EMERGING WRITERS: GEORGE EGERTON-WARBURTON
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George has taken to throwing his teabags out the window. It is a comedic gesture, executed in earnest, and in this small action alone, his studio is getting lighter. Typical of an artist’s studio, that mystical space of creation, George’s is cluttered with manifestations of ideas. Kinetic mobiles are suspended from the ceiling; sketches of chickens and basketball players are tacked to the walls; a study is painted casually on a wooden board that doubles as a table, around which we sit, discussing variables and hypotheses.
Taped to the studio wall is a quote from Tiqqun’s Introduction to Civil War: “Each body is affected by its form-of-life as if by a clinamen, a leaning, an attraction, a taste. A body leans toward whatever leans its way. This goes for each and every situation. Inclinations go both ways”. This is true even of those who appear devoid of any inclination. What they are inclined towards instead, is nothingness itself.
In light of this idea, which printed on paper ironically adds to the detritus of the studio, the defenestration of the teabags can be seen as exemplary of George’s own inclination towards nothingness, or rather his desire to create something in the pursuit of nothing. This altering of space through wilful projection has led him to think about other excretions or by-products, including birth, factory emissions and – of course – defecation. On a more immediate, guttural level, he draws comparisons between himself and a caged animal, clearing his habitat of his own waste. The zoo animal and the artist are not so dissimilar. The audience encounters both in an illusory environment where there is a certain vulnerability on behalf of the animal/artist; an expectation to perform, to entertain.
This relationship between art and animals is not an accidental one. The first subject of artistic endeavour was the animal kingdom with their blood used as an early means of mark-making. The menagerie or zoo is another form of a museum, where animals, like artworks, have been collected and categorised. The caged animal’s capacity to return our gaze and inability to communicate through common language ascribes a certain mystery to them. Perhaps the same can be said of an artwork. We examine both in order to understand them.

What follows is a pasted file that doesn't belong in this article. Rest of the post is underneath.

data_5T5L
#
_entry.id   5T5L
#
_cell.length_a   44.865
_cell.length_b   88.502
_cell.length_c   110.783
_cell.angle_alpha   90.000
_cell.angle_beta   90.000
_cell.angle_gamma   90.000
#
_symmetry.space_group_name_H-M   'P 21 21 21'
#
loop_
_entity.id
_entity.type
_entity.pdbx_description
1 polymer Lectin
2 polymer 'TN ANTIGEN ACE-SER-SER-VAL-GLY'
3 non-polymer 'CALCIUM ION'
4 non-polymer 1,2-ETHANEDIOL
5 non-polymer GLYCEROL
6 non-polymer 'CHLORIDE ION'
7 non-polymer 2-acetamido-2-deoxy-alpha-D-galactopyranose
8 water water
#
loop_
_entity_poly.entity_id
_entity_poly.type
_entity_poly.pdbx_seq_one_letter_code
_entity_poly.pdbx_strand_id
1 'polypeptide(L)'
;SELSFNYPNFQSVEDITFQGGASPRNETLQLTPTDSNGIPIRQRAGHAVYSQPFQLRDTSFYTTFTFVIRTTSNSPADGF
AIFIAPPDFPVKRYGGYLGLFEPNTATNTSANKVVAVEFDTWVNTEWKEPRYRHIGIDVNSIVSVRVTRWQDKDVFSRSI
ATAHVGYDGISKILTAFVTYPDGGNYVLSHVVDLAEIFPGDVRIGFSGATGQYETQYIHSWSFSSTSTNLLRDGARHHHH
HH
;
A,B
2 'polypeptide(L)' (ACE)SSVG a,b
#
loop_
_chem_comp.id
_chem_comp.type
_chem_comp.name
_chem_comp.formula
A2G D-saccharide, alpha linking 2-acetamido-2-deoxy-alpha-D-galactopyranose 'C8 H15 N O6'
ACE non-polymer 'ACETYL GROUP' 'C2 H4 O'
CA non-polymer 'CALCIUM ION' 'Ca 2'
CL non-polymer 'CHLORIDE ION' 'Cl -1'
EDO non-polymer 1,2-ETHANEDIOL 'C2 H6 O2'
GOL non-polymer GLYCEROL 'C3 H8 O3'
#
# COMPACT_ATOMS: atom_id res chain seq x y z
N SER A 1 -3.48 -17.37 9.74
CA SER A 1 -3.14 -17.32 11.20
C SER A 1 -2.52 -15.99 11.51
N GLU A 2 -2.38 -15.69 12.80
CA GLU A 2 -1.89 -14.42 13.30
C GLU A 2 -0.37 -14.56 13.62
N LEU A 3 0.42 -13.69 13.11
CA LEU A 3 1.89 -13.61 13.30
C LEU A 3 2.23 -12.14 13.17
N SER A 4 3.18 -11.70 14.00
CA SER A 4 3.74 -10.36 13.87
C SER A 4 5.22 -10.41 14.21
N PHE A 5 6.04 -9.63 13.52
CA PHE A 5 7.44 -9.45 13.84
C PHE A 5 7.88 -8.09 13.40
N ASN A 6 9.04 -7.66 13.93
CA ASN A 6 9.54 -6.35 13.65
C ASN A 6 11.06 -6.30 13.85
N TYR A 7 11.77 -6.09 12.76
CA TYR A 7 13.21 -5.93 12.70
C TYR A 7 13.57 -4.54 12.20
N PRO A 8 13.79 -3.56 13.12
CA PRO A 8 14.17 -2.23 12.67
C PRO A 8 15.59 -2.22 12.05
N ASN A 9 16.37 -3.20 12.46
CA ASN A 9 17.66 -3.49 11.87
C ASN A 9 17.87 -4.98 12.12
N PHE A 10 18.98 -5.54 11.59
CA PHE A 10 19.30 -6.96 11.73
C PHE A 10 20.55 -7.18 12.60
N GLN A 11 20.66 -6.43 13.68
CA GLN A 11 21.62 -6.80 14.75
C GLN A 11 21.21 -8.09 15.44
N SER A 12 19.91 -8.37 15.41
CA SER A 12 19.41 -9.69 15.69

John Berger has reminded us that when visiting the zoo, “you are looking at something that has been rendered absolutely marginal”. Stripped of their purpose, animals are reduced to objects of curiosity or worship. As an expansion of his exhibition in Studio 12, George is taking his practice out onto the street, literally propelling objects and artwork from his studio to gather in the shared lane beneath his first floor window. Removing work from the exhibition space raises questions of art’s ability to survive outside its institutional context. How does this sculptural pile differ from other trash? And what is the function of the studio now that the art has been removed?
George shows me two sculptural studies: Sisyphean boulders made from plaster and sand. I imagine him on his hands and knees, digging at the beach – the sand dry at first, getting damper the deeper he goes. Here in the gentrifying heart of Fitzroy, in George’s white-walled studio, the sculptures look incongruous, out of place. It is as though a little bit of life has been let in, replacing the art that has been allowed out. George says that he has been thinking about puberty, that reckless, formative and experimental time. But to me, the sculptures undulate like dry, distant hills. They are the formal resolution of a deep conceptual process that both relate to and stand independent from it.
George pulls the Tiqqun quote from his studio wall, handing it to me on my way out. I thought nothing of taking it at the time, but I can’t help thinking now that it was part of his plan. An idea freed unto the world; a studio emptying out.